Our guest blogger is Kiley Kroh, Associate Director for Ocean Communications at the Center for American Progress.
When foreign oil giant Shell announced plans to begin drilling in the Arctic Ocean next year, Fox News and Rush Limbaugh responded by promoting a months-old Environmental Protection Agency ruling that delayed Shell’s risky offshore drilling. The right-wing media machine is trying to demonize the EPA for halting domestic energy production:
Shell Oil Company has announced it must scrap efforts to drill for oil this summer in the Arctic Ocean off the northern coast of Alaska. The decision comes following a ruling by the EPA’s Environmental Appeals Board to withhold critical air permits. The move has angered some in Congress and triggered a flurry of legislation aimed at stripping the EPA of its oil drilling oversight.
What Fox didn’t tell you is the EPA actually granted Shell the necessary permits last year. It was local Alaska residents, concerned about the health of their families, who challenged the decision for not fully analyzing and disclosing the risks and potential impacts. Upon review, the federal Environmental Appeals Board determined the initial air quality assessment had been too narrow. Once a full assessment was completed, the Board concluded that the amount of toxic pollutants emitted by the project posed too great a threat to the health of coastal communities and a fragile ecosystem.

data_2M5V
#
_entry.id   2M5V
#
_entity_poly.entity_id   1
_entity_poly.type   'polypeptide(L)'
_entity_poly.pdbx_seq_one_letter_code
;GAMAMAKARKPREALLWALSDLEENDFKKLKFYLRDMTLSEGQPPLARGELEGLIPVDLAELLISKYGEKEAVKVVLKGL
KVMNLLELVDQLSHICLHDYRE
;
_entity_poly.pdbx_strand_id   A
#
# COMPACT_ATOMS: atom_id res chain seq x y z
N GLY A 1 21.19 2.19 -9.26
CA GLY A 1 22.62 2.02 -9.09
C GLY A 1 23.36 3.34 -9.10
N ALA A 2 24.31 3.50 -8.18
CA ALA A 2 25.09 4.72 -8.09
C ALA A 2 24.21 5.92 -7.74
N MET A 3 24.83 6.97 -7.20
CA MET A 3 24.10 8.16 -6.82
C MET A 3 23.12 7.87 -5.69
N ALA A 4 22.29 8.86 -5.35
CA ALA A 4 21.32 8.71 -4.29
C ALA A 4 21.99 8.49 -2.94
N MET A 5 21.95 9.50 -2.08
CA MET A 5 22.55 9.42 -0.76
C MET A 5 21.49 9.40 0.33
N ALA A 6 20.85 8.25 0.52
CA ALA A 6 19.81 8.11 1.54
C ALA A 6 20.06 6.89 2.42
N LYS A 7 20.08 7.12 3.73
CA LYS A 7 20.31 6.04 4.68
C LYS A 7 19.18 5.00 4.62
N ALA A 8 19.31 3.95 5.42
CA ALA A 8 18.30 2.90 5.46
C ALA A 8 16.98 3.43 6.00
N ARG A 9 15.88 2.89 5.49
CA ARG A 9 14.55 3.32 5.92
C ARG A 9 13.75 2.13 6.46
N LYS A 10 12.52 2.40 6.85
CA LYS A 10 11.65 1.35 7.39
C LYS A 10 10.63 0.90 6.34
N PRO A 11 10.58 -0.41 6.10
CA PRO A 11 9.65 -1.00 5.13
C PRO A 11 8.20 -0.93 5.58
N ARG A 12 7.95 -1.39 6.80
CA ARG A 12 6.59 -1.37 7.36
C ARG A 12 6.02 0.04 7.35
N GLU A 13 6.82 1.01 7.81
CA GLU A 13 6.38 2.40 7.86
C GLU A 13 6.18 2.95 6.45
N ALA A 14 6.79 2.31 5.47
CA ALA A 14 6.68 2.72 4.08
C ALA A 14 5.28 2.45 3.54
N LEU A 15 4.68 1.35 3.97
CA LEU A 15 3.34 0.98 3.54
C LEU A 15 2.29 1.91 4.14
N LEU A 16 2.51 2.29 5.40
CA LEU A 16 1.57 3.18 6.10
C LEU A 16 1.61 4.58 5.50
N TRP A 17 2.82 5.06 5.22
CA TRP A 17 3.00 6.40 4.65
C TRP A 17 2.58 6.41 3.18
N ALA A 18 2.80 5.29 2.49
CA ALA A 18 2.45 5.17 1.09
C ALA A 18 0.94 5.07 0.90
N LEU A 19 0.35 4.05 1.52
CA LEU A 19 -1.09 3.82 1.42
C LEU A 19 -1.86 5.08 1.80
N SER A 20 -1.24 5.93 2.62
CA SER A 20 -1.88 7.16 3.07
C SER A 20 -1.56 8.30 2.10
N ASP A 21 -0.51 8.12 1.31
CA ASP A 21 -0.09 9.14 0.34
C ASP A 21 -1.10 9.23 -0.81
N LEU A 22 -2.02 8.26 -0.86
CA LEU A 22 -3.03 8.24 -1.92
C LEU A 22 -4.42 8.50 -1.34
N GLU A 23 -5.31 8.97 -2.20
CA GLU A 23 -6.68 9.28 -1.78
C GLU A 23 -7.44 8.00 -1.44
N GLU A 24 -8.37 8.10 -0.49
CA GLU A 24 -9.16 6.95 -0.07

The real story here is not the EPA standing in the way of Big Oil’s profit margin, rather it’s the fact that in making its initial ruling, the EPA was too quick to kowtow to the foreign fat cats at the expense of hundreds of Americans who also happen to be native Alaskans. Local resident Rosemary Ahtuangaruak recently testified against House legislation to eliminate air quality reviews for offshore drilling:
If you allow this bill to move forward, you are telling me and everyone who lives in the Arctic that we — proud Inupiats and Americans — are less important than a few foreign-owned oil companies like Shell Oil.
And air pollution is only the beginning. Just one year after the worst environmental disaster in US history, Shell insists it will be prepared to handle a worst-case spill — a claim the Anchorage Daily News, for one, finds dubious:
With no roads connecting remote coastal towns, storms and fog that can ground aircraft, no deepwater ports for ships and the nearest Coast Guard station about 1,000 miles away — it would be almost impossible to respond on the scale that was needed last year to stop the runaway oil well and clean up the mess.
Twenty-foot swells, subzero temperatures and a lack of infrastructure make a spill of any size more likely and nearly impossible to clean up — conditions that were ignored in Shell’s safety plan.